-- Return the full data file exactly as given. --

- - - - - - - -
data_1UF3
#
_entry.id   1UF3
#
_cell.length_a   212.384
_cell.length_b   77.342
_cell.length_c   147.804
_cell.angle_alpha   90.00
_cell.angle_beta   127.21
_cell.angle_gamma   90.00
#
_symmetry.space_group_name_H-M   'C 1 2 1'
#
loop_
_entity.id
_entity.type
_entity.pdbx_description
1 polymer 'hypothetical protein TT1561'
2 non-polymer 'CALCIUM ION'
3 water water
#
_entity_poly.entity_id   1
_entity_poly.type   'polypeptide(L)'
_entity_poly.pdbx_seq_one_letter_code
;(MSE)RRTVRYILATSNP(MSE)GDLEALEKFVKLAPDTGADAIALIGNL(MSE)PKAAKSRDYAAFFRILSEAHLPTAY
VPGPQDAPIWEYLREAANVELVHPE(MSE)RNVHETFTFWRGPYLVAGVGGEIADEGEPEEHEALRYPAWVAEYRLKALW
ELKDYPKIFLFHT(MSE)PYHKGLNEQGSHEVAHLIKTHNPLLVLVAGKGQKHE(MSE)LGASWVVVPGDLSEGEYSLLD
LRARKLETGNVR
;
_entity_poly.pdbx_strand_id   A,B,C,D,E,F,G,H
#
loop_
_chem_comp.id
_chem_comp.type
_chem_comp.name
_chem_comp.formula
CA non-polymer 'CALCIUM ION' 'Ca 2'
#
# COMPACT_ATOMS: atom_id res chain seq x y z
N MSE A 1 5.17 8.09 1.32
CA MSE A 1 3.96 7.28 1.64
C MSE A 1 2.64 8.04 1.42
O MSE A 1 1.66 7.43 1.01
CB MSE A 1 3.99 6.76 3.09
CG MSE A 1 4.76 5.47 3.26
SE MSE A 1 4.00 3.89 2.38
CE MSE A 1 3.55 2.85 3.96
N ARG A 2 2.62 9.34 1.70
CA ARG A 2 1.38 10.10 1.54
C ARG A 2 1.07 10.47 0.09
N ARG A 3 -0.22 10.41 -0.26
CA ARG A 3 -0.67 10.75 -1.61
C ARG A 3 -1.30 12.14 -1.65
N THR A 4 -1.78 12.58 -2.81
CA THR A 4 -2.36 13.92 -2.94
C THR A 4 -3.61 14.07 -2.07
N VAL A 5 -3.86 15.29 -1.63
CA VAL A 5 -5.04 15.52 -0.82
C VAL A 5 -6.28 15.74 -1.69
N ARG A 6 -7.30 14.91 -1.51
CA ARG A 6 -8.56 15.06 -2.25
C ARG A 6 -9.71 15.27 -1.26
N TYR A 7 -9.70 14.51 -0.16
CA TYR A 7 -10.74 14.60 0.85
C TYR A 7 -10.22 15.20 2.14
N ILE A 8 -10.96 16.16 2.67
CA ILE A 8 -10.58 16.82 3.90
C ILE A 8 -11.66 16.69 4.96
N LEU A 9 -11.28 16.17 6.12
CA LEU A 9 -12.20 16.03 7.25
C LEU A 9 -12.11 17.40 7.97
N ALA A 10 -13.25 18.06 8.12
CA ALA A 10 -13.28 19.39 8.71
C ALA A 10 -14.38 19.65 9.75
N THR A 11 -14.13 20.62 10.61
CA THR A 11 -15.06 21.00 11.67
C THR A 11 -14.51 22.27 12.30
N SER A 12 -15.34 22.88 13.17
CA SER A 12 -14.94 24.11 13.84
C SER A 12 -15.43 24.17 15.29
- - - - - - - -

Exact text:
data_1UF3
#
_entry.id   1UF3
#
_cell.length_a   212.384
_cell.length_b   77.342
_cell.length_c   147.804
_cell.angle_alpha   90.00
_cell.angle_beta   127.21
_cell.angle_gamma   90.00
#
_symmetry.space_group_name_H-M   'C 1 2 1'
#
loop_
_entity.id
_entity.type
_entity.pdbx_description
1 polymer 'hypothetical protein TT1561'
2 non-polymer 'CALCIUM ION'
3 water water
#
_entity_poly.entity_id   1
_entity_poly.type   'polypeptide(L)'
_entity_poly.pdbx_seq_one_letter_code
;(MSE)RRTVRYILATSNP(MSE)GDLEALEKFVKLAPDTGADAIALIGNL(MSE)PKAAKSRDYAAFFRILSEAHLPTAY
VPGPQDAPIWEYLREAANVELVHPE(MSE)RNVHETFTFWRGPYLVAGVGGEIADEGEPEEHEALRYPAWVAEYRLKALW
ELKDYPKIFLFHT(MSE)PYHKGLNEQGSHEVAHLIKTHNPLLVLVAGKGQKHE(MSE)LGASWVVVPGDLSEGEYSLLD
LRARKLETGNVR
;
_entity_poly.pdbx_strand_id   A,B,C,D,E,F,G,H
#
loop_
_chem_comp.id
_chem_comp.type
_chem_comp.name
_chem_comp.formula
CA non-polymer 'CALCIUM ION' 'Ca 2'
#
# COMPACT_ATOMS: atom_id res chain seq x y z
N MSE A 1 5.17 8.09 1.32
CA MSE A 1 3.96 7.28 1.64
C MSE A 1 2.64 8.04 1.42
O MSE A 1 1.66 7.43 1.01
CB MSE A 1 3.99 6.76 3.09
CG MSE A 1 4.76 5.47 3.26
SE MSE A 1 4.00 3.89 2.38
CE MSE A 1 3.55 2.85 3.96
N ARG A 2 2.62 9.34 1.70
CA ARG A 2 1.38 10.10 1.54
C ARG A 2 1.07 10.47 0.09
N ARG A 3 -0.22 10.41 -0.26
CA ARG A 3 -0.67 10.75 -1.61
C ARG A 3 -1.30 12.14 -1.65
N THR A 4 -1.78 12.58 -2.81
CA THR A 4 -2.36 13.92 -2.94
C THR A 4 -3.61 14.07 -2.07
N VAL A 5 -3.86 15.29 -1.63
CA VAL A 5 -5.04 15.52 -0.82
C VAL A 5 -6.28 15.74 -1.69
N ARG A 6 -7.30 14.91 -1.51
CA ARG A 6 -8.56 15.06 -2.25
C ARG A 6 -9.71 15.27 -1.26
N TYR A 7 -9.70 14.51 -0.16
CA TYR A 7 -10.74 14.60 0.85
C TYR A 7 -10.22 15.20 2.14
N ILE A 8 -10.96 16.16 2.67
CA ILE A 8 -10.58 16.82 3.90
C ILE A 8 -11.66 16.69 4.96
N LEU A 9 -11.28 16.17 6.12
CA LEU A 9 -12.20 16.03 7.25
C LEU A 9 -12.11 17.40 7.97
N ALA A 10 -13.25 18.06 8.12
CA ALA A 10 -13.28 19.39 8.71
C ALA A 10 -14.38 19.65 9.75
N THR A 11 -14.13 20.62 10.61
CA THR A 11 -15.06 21.00 11.67
C THR A 11 -14.51 22.27 12.30
N SER A 12 -15.34 22.88 13.17
CA SER A 12 -14.94 24.11 13.84
C SER A 12 -15.43 24.17 15.29